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Posted on 02 July 2019

3-Level Inverter – Easy Online Dimensioning

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Inverter manufacturers can quickly decide which topology and which module

In inverter development – whether 2-level or 3-level topology – an important step at the outset is correct dimensioning for module power, cooling system and driver. Due to the greater number of switches in the current path, the 3-level inverter circuit has more commutation possibilities, making it very difficult to calculate power losses. Many manufacturers offer thermal dimensioning for 3-level inverter circuits which does not even touch on the precision of numerical calculations.

By Alexander Langenbucher, Product Manager and Ingo Staudt, Application Engineer, Semikron

 

Semikron, for its part, has added the 3-level topology 3L NPC (Neutral Point Clamped) to its thermal calculation tool SemiSel, which can be used to make the right choice of 3-level inverter modules from 10 kVA - 300 kVA (Figure 1).

The range includes 600V 3-level modules from 10 kVA to 300 kVA as soldered modules

The first 3-level topology came about almost 30 years ago [1]. Up till now technical developments in this direction have been somewhat sluggish. Owing to its high efficiency, this type of configuration was initially used in high-voltage applications. For some time now, however, 3-level topologies have been used in the markets for uninterruptible power supply systems (UPS) and solar inverters; this is down to the ever increasing demands on these markets for high efficiency factors and high grid quality. Applications with the demand for high switching frequencies can be optimised by implementing 3-level modules. Costly grid side filtering can be reduced thanks to lower output current THD (total harmonic distortion). Permanent noise emission could additionally be reduced especially in office environments. With four semiconductors in the current path, the forward losses of a 3-level inverter are higher than in a conventional 2-level solution. Thanks to the far lower switching losses, however, the overall losses can be reduced by up to 44% [2], especially at high switching frequencies.

For such applications, where the use of 3-level technology brings about significant benefits, Semikron has built up a wide product range. To enable the customer to select the optimum topology and the right module in terms of power losses and operating temperature, Semikron has implemented the 3-level topology in its simulation program SemiSel.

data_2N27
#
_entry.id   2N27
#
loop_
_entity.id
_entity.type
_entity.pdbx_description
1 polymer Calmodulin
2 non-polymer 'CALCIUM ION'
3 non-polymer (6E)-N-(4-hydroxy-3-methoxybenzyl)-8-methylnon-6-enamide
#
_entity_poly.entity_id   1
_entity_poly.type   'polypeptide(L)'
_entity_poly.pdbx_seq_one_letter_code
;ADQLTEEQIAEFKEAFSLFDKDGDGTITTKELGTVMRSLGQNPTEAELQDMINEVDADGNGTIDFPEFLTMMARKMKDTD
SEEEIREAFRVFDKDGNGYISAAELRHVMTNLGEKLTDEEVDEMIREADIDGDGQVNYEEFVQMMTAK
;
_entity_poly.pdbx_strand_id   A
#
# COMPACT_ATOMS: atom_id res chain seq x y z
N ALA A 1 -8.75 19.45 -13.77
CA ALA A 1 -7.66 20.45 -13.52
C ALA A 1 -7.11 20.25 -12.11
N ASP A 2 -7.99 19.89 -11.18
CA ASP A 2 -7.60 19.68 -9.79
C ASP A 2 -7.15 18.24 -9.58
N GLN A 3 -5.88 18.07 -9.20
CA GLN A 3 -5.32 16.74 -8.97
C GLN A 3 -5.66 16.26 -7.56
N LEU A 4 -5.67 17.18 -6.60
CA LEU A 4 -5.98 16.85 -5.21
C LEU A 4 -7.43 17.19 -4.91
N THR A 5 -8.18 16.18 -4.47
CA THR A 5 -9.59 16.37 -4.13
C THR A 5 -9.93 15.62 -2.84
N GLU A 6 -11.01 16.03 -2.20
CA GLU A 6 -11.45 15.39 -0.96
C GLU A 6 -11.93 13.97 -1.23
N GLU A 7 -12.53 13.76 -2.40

Wide 3-level inverter product range

3-level technology has been expanded to include higher power classes. Semikron offers 3-level modules for 10 kVA to 300 kVA in various connection technologies. Each module has one 3-level inverter phase leg (Figure 1).

Typical 3-level inverter soldered module for 10 - 80 kVA

For output ratings of up to 100 kVA, Semikron has 3-level modules in two different connection technologies. Owing to their compact and low-inductive design, these modules boast considerable advantages over discrete solutions or solutions with half-bridge modules. The conventional soldered module Semitop is available in the 600V voltage class and for Ic,nom = 20 – 150 A.

Low-inductive spring contact module for quick and easy converter manufacture

Thanks to the use of spring contact technology, MiniSKiiP modules enable fast single-screw or double-screw assembly, facilitating quick and reliable converter manufacture. With more than 14 years of field experience and more than 12 million modules in the field, this module platform for 3-level topologies has proven successful in every standard application.

In the MiniSKiiP, the 3-level inverter module layout was optimised in a number of respects. The DBC layout was designed such that the four different commutation paths take up a reduced space and their connections are as close as possible to minimize module inductance and resulting overvoltages. The conducting paths on the DBC and the copper areas around the semiconductor chips were optimised to improve thermal contact with the heat sink and optimise thermal spreading.

The maximum blocking voltage VCES of the IGBTs and diodes was increased to 650V, meaning that DC link voltages of up to 900V, which are needed for the 3x480V grid in North America, can be handled.

Compact design for rated power of 100 kVA and above

For higher power classes, Semikron offers the screw-connection modules SKiM and SEMITRANS with VCES = 600V and Ic,nom = 150 – 600 A. For high-power photovoltaic inverter systems with DC link voltages of up to 1500V, a SKiM module with VCES = 1200V and Ic,nom = 200 A is also available.

Calculating power losses in a 3-level inverter module

SemiSel is a software program that is used to calculate the operating temperatures of semiconductor modules. This program has been available online since 2001 [3] and has undergone three subsequent updates to include every new Semikron module to calculate the common uncontrolled and half-controlled rectifier topologies, H-bridge and sixpack inverter topologies, step-up and step-down converters, as well as solutions for system and driver selection.